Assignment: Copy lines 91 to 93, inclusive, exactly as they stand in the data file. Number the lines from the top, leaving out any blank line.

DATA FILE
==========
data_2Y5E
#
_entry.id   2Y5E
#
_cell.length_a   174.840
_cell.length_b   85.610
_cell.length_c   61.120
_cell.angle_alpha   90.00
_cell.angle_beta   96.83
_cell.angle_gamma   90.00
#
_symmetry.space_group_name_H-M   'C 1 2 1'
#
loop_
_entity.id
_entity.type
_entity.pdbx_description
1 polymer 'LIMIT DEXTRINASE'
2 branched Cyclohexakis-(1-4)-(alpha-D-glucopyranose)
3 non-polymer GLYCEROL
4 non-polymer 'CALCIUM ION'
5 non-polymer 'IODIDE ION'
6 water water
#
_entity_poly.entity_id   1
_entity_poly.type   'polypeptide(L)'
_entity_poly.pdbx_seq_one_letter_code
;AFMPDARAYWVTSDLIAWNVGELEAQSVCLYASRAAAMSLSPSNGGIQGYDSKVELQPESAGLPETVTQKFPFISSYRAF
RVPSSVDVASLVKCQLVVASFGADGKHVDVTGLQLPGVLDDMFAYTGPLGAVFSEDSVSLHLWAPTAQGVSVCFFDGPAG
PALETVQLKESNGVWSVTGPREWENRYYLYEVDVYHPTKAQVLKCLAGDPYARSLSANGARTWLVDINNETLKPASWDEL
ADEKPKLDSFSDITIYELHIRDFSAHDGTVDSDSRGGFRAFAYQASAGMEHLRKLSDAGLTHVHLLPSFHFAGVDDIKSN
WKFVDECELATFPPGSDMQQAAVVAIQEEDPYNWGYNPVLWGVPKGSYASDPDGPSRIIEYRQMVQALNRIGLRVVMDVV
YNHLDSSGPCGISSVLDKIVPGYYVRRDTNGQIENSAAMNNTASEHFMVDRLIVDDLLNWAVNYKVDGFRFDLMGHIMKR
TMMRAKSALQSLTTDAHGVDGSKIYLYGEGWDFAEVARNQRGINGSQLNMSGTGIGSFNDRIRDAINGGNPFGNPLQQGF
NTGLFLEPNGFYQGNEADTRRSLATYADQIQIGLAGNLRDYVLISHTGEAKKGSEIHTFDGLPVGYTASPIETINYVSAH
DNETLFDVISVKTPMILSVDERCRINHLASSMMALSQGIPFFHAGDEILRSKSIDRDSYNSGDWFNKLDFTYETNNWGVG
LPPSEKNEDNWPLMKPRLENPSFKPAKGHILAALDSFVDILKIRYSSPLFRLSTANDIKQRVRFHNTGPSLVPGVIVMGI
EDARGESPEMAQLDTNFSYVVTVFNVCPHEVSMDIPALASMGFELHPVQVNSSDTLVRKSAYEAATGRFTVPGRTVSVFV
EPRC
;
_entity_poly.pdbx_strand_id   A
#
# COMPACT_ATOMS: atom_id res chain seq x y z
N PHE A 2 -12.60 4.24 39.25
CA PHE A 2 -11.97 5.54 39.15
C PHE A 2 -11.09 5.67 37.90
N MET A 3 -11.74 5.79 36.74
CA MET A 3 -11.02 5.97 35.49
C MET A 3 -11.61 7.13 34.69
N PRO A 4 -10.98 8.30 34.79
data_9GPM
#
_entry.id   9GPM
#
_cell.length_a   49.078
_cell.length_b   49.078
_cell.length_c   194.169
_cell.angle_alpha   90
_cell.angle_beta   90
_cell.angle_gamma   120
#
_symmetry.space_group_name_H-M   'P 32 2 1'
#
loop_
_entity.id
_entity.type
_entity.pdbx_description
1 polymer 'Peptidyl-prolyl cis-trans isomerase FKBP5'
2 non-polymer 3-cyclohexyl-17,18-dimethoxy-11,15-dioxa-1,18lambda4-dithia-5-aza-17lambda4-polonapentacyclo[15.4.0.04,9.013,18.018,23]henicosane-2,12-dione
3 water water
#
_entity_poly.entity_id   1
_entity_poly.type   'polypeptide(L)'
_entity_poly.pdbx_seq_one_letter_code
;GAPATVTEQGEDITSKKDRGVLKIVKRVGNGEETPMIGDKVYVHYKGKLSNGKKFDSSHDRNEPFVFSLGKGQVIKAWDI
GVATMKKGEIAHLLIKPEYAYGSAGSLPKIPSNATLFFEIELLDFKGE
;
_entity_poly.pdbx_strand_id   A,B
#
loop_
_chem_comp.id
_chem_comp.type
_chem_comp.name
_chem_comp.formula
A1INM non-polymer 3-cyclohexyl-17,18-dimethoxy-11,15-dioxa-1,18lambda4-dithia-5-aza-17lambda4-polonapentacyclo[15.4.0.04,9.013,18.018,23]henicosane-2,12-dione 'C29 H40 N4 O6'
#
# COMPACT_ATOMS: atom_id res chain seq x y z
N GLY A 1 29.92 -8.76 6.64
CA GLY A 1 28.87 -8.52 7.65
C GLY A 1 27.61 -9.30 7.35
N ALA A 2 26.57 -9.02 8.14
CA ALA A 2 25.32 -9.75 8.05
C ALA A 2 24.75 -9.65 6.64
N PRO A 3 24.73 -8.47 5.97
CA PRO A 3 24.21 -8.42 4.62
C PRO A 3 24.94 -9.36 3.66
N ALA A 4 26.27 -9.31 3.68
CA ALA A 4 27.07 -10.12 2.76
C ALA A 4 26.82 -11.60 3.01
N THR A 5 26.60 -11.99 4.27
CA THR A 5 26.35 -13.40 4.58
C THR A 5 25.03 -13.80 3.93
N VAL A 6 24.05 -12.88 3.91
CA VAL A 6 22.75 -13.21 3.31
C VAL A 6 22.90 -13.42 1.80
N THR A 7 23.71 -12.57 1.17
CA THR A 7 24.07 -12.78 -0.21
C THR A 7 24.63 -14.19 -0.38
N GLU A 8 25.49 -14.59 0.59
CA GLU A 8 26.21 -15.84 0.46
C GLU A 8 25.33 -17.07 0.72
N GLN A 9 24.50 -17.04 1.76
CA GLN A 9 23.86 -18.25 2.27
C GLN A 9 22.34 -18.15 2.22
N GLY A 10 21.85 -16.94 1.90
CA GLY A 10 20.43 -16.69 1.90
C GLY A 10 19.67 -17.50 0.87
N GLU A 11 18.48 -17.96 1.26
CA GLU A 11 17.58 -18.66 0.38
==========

N ALA A 2 26.57 -9.02 8.14
CA ALA A 2 25.32 -9.75 8.05
C ALA A 2 24.75 -9.65 6.64